Gameglobe is a game creation engine and community developed by Square Enix and Bigpoint. The browser-based builder launched in closed beta in summer of 2012 and is now available for open play by anyone with an internet connection. This series will explore the features, benefits, and challenges of Gameglobe through the process of building a game from scratch. In this week’s entry, we build portals for fast-travel, play with visual effects, and furnish our first indoor space.
Since last week’s entry focused heavily on large terrain and prop changes, this week we’ll look at some of the smaller—and surprisingly varied—effects you can utilize in the world of Gameglobe. While building a giant forest or mountain makes an immediate impact on the environment, it’s often the little touches that define a player’s experience. Of course, to start, I did build another region of the world to maintain progress, so let’s take a quick peek at Lake Hylia in the southeast.
The waterfall was added by choice; we can pretend Zora moved.
There it is! Water can be added to a level in two ways: first, by removing terrain down to sea level, since all land sits atop a giant ocean. Or by using the “pool” prop to build custom water of any shape, size, and height, like the elevated lake that is feeding into the waterfall. The benefit of this second choice is that the water can have custom effects, like faster rippling or a different water type—including “tropical water,” “piranha-infested water,” and “goo.” Using a special effect on sea-level water will cause the entire ocean to reflect that choice.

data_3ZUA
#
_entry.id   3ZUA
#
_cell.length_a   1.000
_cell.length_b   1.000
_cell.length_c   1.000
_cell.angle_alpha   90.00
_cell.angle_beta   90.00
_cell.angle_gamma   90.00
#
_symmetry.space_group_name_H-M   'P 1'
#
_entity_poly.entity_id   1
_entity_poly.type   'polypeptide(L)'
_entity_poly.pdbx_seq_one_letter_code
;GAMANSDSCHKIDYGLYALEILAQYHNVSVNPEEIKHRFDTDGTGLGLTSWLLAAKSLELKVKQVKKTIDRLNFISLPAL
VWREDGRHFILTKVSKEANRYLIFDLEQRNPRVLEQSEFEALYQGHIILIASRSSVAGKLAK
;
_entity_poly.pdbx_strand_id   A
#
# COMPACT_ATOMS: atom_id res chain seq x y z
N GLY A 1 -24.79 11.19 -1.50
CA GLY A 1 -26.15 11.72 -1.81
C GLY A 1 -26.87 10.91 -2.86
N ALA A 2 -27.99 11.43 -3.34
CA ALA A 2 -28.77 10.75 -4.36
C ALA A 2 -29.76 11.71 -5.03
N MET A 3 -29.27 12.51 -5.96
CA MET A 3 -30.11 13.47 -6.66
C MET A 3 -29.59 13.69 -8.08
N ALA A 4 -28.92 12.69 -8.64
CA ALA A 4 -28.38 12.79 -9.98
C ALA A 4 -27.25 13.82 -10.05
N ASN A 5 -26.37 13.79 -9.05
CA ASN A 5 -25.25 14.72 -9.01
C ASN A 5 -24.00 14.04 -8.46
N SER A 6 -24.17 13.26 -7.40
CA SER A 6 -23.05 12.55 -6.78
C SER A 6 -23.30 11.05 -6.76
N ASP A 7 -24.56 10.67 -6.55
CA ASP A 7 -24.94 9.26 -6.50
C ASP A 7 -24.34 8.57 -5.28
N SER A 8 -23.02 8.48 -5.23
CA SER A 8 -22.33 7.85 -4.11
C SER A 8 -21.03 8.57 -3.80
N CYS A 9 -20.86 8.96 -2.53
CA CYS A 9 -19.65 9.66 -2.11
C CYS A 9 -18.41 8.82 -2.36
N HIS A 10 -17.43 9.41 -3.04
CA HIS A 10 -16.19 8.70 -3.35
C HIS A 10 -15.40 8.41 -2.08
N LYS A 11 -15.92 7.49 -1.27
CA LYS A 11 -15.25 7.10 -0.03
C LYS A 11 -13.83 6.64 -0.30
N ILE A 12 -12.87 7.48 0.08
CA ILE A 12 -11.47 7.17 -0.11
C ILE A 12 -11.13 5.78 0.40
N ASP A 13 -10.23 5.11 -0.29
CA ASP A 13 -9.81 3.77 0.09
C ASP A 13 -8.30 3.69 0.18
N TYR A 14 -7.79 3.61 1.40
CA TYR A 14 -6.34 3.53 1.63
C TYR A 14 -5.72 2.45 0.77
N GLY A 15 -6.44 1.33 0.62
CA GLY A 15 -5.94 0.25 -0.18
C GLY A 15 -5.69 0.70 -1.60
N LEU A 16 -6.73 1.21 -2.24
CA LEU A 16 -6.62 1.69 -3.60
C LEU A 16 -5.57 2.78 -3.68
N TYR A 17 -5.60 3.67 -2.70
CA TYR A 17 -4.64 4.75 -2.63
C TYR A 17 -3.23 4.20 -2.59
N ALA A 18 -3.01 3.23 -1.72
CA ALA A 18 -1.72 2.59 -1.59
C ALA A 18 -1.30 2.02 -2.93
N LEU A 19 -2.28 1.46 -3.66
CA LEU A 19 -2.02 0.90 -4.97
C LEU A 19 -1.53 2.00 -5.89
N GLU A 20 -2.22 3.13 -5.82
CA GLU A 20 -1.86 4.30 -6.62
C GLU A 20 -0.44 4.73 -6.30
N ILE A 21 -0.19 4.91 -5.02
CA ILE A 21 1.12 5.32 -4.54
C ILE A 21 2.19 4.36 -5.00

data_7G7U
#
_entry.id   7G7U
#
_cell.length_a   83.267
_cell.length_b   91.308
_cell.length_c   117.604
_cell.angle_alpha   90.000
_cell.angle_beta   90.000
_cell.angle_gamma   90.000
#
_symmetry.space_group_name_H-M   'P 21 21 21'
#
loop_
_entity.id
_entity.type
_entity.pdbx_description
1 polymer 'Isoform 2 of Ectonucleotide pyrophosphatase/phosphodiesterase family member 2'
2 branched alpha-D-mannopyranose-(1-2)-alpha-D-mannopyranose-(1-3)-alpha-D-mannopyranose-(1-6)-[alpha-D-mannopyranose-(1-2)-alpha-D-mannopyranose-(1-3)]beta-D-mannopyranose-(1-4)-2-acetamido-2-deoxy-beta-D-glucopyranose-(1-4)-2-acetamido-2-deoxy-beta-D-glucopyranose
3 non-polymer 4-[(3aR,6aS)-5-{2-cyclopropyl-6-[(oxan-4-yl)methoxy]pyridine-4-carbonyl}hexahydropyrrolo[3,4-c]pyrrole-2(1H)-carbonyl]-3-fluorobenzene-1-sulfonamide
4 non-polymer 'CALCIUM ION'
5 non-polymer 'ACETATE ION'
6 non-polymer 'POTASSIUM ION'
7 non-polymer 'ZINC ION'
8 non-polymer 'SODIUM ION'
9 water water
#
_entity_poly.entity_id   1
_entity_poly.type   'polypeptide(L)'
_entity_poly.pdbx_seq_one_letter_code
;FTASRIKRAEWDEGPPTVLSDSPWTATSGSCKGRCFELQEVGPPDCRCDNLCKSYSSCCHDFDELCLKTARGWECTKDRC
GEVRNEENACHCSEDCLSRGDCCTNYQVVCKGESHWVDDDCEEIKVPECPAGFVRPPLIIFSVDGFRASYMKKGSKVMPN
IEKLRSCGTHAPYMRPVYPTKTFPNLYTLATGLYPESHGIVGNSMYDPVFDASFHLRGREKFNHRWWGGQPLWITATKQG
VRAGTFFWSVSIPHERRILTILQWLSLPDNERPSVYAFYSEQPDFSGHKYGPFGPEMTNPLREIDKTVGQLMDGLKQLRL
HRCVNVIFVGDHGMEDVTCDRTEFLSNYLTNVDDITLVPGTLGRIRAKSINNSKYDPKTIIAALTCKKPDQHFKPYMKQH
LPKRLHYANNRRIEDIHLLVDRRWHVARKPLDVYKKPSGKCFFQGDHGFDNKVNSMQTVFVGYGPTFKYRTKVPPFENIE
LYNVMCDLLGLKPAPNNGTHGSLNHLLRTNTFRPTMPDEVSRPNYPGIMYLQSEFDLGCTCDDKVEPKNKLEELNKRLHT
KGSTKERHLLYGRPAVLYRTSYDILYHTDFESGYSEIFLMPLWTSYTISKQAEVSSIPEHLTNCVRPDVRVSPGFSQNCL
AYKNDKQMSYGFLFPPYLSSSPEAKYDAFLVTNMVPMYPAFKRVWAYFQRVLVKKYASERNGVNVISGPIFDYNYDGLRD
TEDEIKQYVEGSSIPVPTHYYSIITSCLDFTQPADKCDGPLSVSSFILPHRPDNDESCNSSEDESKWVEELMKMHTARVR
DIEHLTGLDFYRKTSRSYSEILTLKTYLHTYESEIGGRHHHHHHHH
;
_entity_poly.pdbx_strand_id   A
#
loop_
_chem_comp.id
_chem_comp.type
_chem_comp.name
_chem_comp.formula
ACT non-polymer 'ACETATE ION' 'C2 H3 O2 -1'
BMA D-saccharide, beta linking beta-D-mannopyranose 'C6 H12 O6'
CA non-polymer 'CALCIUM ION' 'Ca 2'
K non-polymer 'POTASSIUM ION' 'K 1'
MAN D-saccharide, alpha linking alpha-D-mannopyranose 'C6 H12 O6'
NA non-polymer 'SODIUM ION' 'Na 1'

Clockwise from top: tropical water, piranha-infested water, and sewage.
The rest of Lake Hylia is mostly built with the same strategies from the Lost Woods: elevated terrain with caves carved out and ladders placed as needed. Since we’ve moved from the northwestern corner of the map to the southeastern, I wanted a way to quickly transport both my avatar and future players across the massive map. While there’s no bird-calling ocarina item available, there are plenty of portals.